Red Desert (Il Deserto Rosso) once more combines the considerable talents of director Michelangelo Antonioni and star Monica Vitti. Cast as Giuliana, an unhappy wife, Vitti suffers from an unnamed form of depression and malaise. Her quicksilver emotional shifts disturb everyone around her, but they, like she, pretend that nothing is truly wrong. British engineer Corrado Zeller (Richard Harris) seems to understand what Giuliana is really after in life, and he acts upon it by entering into an affair with the troubled woman. Giuliana eventually comes to terms with her physical and mental pain, but this hardly means that she's "cured" in the conventional sense.
Monica Vitti, Richard Harris, Carlo Chionetti, Xenia Valderi, Rita Renoir, Lili Rheims, Aldo Grotti, Valerio Bartoleschi, Emanuela Paola Carboni, Bruno Borghi, Beppe Conti, Julio Cotignoli, Giovanni Lolli, Hiram Mino Madonia, Giuliano Missirini, Arturo Parmiani, Carla Ravasi, Ivo Scherpiani, Bruno Scipioni
A Masterpiece (apologies;. do not like the term ... )
- Red Desert review by NW
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You rated this film: 5
Stunningly beautiful photography - the opening sequence alone, before anything happens, is breathtaking - even without Monica Vitti!
Antonioni and di Palma have clearly absorbed and extended the sort of lessons that Djiga Vertov offered in "Man with a Movie Camera", using industrial settings almost as living players, and they are able to add a masterly, spare, use of colour ... a rare enough gift in itself. They also have a story and, of course Monica Vitti.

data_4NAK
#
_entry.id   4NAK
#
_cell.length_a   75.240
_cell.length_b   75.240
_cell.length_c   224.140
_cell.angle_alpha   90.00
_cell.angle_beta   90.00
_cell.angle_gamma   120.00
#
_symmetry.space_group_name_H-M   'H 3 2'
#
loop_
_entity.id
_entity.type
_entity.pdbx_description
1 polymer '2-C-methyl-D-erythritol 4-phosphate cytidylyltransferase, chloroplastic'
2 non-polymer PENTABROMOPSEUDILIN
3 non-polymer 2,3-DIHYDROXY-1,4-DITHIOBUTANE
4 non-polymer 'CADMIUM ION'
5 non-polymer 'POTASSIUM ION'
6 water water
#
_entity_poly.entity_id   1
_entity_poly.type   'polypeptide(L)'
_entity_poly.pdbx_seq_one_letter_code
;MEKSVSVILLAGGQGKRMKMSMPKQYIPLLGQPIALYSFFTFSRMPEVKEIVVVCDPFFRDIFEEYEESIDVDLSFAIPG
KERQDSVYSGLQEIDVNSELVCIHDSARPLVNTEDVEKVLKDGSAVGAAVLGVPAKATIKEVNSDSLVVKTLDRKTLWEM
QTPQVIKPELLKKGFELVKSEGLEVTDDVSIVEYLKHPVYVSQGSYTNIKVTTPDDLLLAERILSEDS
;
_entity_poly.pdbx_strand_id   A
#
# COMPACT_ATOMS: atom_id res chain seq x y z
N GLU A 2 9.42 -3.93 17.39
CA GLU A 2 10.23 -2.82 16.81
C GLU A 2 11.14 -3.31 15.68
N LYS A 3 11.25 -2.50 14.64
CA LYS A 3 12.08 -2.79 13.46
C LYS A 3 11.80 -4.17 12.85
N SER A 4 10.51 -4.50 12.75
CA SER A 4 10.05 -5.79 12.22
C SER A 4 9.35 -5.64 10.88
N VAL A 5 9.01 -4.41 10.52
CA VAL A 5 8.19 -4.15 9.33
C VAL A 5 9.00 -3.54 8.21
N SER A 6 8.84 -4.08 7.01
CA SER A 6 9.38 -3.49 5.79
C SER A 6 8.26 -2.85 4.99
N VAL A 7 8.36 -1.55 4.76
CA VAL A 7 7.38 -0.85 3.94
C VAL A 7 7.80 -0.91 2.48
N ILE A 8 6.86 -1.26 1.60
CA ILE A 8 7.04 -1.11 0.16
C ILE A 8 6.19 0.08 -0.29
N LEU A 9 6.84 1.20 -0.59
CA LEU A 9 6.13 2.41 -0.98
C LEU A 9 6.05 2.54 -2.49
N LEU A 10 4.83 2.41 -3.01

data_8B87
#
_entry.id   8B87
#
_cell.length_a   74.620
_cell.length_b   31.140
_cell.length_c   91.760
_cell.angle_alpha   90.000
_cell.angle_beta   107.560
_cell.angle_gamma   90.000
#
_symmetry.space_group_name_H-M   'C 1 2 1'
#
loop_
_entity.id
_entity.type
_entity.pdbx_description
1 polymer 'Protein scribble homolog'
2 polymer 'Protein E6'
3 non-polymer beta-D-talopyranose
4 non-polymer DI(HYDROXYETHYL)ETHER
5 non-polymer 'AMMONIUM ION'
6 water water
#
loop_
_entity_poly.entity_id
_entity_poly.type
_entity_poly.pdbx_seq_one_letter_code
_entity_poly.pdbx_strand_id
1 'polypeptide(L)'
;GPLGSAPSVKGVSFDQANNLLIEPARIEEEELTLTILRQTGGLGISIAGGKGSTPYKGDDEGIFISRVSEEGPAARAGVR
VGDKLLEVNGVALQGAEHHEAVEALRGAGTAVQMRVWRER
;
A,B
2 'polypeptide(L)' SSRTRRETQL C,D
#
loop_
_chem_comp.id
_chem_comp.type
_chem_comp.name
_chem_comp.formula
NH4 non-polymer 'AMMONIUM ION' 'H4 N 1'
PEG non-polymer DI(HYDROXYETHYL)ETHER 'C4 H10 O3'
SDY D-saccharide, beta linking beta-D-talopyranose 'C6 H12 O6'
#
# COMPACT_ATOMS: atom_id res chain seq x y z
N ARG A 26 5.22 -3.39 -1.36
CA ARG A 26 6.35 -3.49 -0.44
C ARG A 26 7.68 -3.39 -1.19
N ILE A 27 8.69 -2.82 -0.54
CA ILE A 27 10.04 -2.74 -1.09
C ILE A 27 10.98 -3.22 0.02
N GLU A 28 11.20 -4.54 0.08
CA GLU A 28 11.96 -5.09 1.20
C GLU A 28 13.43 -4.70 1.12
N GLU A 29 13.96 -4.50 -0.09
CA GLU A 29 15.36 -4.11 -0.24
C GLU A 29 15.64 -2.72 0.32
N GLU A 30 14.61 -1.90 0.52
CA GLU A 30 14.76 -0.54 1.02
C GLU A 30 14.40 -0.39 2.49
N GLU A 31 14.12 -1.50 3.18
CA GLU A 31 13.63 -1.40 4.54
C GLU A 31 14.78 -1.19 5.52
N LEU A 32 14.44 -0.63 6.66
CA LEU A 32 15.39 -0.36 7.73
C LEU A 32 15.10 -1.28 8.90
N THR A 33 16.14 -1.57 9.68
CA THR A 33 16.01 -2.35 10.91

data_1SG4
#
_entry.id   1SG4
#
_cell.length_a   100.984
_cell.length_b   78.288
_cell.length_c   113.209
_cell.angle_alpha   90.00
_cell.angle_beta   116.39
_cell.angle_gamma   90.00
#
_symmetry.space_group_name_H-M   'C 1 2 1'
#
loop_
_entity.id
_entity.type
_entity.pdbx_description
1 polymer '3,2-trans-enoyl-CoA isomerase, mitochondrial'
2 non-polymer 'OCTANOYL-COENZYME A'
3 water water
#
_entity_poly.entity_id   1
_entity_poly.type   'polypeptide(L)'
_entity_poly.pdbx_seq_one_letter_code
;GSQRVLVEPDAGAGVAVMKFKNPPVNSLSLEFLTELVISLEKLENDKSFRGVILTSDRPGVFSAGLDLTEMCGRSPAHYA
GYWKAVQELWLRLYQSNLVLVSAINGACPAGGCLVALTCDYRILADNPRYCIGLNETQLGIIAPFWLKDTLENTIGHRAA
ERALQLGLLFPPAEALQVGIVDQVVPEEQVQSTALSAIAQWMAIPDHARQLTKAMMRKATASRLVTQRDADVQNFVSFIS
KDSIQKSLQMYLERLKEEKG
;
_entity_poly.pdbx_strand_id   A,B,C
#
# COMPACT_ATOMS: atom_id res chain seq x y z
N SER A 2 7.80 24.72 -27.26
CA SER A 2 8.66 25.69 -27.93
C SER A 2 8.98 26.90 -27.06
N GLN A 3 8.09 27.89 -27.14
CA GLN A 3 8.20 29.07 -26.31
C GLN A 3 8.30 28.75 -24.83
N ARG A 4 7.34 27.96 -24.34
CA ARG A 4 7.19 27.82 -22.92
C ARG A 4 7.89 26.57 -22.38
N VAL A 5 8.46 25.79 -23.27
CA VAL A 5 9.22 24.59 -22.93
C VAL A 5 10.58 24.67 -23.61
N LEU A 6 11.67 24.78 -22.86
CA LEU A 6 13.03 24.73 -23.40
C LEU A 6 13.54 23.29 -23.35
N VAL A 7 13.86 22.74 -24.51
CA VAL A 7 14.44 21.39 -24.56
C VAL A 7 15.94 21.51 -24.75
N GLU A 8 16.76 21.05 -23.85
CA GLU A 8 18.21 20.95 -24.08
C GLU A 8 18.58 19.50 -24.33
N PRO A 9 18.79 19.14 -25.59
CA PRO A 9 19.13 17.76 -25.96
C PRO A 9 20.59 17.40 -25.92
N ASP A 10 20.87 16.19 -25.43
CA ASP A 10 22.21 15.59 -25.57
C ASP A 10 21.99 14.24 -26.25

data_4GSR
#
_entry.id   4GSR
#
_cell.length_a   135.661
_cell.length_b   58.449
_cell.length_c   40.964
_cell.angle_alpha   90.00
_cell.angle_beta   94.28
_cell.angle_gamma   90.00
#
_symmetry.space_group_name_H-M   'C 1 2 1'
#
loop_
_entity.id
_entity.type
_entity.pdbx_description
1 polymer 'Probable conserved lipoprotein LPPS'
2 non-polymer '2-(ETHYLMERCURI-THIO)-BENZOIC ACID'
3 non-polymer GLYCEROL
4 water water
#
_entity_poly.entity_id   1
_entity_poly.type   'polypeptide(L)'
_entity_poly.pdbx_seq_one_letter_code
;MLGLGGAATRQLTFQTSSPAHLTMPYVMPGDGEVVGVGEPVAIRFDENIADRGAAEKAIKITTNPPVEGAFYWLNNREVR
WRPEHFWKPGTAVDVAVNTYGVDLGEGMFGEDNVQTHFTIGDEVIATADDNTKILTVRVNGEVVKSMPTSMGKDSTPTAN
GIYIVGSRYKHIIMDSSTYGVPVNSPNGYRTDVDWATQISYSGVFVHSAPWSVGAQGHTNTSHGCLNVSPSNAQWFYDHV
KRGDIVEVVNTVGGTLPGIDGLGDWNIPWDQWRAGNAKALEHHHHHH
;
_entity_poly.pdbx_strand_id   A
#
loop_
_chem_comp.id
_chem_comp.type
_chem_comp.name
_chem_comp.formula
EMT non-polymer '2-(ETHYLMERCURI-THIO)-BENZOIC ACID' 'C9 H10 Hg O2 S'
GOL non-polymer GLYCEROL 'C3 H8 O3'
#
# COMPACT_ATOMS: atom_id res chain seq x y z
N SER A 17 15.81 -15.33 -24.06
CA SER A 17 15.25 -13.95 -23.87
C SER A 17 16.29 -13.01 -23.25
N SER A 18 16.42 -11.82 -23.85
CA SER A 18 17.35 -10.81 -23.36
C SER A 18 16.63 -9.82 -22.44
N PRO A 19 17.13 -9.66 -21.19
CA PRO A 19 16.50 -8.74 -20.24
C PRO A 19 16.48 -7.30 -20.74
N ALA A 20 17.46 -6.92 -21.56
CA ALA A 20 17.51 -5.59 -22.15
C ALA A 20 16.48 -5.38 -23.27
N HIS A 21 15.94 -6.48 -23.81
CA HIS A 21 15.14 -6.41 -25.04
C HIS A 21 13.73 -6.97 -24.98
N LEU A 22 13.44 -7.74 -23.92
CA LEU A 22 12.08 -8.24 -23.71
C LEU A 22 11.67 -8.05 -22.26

There are few artists of any sort who can produce sheer beauty effortlessly from a blasted, poisoned industrial wasteland: That is what Antonion does: the condition of the wasteland is an echoing frame for the turmoil in Monica Vitti's head after her "accident" ... attempted suicide and breakdown. A pretty unappealing recipe for a film, one would think. Wrongly. This one is superb, and not only for the pictures.
I shall say nothing about the plot ... you can find all that in Wikipædia!
The film is flawed, of course - I felt that the plot was there for little more than two purposes: to support the pictures, showing just what Antonioni and di Palma could do with colour ... some of the pictures are clearly there for their own sakes alone ... and to provide a róle for a fine performance by Monica Vitti. What she undergoes may scarcely be a recommended course of treatment for nervous breakdown, but she gives it depth and variety, alive and amusing as well as distracted and sick. Her hair does not straggle all the time! As for the other players ... we get performances of sensitive exactitude - never a false note.
Seriously interesting thoughts about social and personal relations and political situations are presented ... but the story is ultimately subsidiary to the film in itself.
I was amused to find that while, as an english speaker, I often need sub-titles with American films; the italian dialogue in this film came over with beautiful clarity, even though I speak no Italian. You could almost learn the language from it.
There is a very good commentary - which I avoided seeing before writing this - by David Forgacs; he ventures further than I choose in interpreting symbolism and intentions, and gives very valuable background information. (No need to look for the symbolism – it sweeps over you!)